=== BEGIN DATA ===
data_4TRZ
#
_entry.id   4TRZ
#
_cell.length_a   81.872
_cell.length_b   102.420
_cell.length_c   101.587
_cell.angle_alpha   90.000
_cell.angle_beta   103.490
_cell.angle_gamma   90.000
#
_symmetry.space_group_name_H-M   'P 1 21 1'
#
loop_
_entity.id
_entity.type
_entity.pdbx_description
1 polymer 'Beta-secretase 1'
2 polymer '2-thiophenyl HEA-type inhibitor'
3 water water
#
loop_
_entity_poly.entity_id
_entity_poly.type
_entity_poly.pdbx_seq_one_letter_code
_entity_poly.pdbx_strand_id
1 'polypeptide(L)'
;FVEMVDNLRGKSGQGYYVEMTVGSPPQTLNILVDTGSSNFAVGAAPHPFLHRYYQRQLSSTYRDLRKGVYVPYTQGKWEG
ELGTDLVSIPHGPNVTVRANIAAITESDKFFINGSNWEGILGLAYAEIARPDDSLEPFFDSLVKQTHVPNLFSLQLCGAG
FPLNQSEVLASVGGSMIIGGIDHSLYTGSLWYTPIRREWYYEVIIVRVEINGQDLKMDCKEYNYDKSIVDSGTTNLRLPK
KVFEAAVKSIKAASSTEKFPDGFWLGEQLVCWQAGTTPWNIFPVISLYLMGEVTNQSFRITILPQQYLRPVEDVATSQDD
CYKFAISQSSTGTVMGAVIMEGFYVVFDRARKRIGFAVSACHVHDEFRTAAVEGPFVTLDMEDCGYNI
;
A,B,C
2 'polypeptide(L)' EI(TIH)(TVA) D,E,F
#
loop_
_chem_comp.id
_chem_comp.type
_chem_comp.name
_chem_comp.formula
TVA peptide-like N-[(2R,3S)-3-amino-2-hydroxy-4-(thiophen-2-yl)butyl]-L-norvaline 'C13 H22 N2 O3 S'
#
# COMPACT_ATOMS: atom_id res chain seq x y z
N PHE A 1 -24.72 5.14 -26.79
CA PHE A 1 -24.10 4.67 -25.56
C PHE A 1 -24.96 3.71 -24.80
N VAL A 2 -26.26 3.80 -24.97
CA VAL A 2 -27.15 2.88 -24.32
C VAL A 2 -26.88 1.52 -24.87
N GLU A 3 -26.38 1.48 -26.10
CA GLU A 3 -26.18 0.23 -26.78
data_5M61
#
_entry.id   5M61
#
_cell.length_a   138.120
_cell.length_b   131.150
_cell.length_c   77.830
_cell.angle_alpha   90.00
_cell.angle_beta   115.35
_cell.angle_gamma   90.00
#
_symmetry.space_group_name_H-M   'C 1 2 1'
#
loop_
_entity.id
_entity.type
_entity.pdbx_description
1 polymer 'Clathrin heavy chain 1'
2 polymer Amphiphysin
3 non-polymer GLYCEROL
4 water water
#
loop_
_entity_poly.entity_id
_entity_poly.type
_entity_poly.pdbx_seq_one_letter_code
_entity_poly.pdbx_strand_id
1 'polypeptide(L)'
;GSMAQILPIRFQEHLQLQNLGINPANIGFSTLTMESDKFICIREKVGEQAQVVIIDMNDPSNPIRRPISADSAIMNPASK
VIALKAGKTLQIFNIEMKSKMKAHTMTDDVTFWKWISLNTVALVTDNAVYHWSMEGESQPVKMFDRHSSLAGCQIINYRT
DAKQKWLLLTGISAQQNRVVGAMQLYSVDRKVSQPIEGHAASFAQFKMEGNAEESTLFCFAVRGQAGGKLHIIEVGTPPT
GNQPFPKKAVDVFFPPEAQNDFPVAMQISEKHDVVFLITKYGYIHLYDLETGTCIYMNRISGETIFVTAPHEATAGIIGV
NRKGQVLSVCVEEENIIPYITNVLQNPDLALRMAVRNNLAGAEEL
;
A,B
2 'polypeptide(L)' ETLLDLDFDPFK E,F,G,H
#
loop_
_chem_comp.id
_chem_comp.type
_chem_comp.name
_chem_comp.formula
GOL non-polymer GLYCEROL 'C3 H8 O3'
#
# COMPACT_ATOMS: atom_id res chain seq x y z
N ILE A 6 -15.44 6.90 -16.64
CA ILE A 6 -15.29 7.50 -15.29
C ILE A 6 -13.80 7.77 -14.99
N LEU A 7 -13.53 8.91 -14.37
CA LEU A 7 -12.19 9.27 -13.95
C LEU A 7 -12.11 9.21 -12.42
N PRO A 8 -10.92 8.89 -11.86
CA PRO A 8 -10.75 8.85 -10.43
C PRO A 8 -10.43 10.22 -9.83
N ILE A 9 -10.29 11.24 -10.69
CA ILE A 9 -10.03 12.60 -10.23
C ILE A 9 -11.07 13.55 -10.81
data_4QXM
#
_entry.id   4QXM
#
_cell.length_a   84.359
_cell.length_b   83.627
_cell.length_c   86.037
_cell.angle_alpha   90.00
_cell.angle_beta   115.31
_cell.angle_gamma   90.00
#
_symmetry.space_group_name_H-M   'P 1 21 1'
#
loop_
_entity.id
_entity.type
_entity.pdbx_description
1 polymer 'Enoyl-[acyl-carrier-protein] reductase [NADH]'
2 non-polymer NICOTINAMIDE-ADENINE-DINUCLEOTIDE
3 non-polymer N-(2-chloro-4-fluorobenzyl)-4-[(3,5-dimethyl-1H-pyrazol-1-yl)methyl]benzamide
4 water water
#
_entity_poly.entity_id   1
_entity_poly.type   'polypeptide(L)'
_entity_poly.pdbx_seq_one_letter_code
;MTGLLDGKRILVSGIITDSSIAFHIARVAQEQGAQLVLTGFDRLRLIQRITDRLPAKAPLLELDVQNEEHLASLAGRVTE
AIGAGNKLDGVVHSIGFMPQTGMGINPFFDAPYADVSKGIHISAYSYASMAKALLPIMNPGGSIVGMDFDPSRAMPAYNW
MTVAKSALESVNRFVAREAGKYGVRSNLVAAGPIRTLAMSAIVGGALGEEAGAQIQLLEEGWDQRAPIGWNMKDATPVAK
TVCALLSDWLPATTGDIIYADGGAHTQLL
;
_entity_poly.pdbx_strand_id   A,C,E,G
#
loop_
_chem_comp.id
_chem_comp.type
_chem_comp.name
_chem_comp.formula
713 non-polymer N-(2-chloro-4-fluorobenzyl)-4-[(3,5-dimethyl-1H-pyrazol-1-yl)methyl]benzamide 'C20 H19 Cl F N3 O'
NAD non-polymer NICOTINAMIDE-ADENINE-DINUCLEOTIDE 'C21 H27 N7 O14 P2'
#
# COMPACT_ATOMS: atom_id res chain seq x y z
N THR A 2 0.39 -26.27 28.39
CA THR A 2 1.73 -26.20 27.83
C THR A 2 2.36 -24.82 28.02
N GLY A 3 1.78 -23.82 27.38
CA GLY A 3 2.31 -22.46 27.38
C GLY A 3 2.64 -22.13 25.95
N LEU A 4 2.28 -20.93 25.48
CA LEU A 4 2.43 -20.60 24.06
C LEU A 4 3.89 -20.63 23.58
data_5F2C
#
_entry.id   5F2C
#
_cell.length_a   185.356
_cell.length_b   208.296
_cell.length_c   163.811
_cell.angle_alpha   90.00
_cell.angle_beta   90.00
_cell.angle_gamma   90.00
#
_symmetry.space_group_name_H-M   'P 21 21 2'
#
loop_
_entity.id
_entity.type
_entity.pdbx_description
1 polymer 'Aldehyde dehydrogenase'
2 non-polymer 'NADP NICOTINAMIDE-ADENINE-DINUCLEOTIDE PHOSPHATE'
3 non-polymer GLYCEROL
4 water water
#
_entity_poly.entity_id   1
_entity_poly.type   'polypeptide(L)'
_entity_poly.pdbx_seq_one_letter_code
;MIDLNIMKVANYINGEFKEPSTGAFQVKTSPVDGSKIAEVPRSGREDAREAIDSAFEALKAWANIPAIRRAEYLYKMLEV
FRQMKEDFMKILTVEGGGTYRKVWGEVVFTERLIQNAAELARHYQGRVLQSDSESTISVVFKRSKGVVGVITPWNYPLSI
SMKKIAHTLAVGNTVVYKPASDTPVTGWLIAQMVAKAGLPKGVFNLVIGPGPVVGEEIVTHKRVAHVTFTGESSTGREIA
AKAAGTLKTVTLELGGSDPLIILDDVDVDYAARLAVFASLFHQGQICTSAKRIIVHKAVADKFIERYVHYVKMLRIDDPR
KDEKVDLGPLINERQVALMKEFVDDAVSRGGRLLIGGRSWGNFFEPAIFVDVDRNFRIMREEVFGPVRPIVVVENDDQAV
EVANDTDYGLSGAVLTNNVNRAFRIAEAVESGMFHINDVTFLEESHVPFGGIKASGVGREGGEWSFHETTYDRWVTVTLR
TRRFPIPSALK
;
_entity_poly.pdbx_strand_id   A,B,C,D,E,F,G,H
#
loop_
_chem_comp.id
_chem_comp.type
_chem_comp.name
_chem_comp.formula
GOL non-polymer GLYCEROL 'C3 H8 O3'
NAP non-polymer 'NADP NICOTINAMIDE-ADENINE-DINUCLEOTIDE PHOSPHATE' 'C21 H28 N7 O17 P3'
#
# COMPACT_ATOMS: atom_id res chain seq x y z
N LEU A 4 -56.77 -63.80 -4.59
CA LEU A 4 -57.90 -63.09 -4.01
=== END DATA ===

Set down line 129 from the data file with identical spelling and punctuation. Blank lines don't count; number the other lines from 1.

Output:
3 non-polymer N-(2-chloro-4-fluorobenzyl)-4-[(3,5-dimethyl-1H-pyrazol-1-yl)methyl]benzamide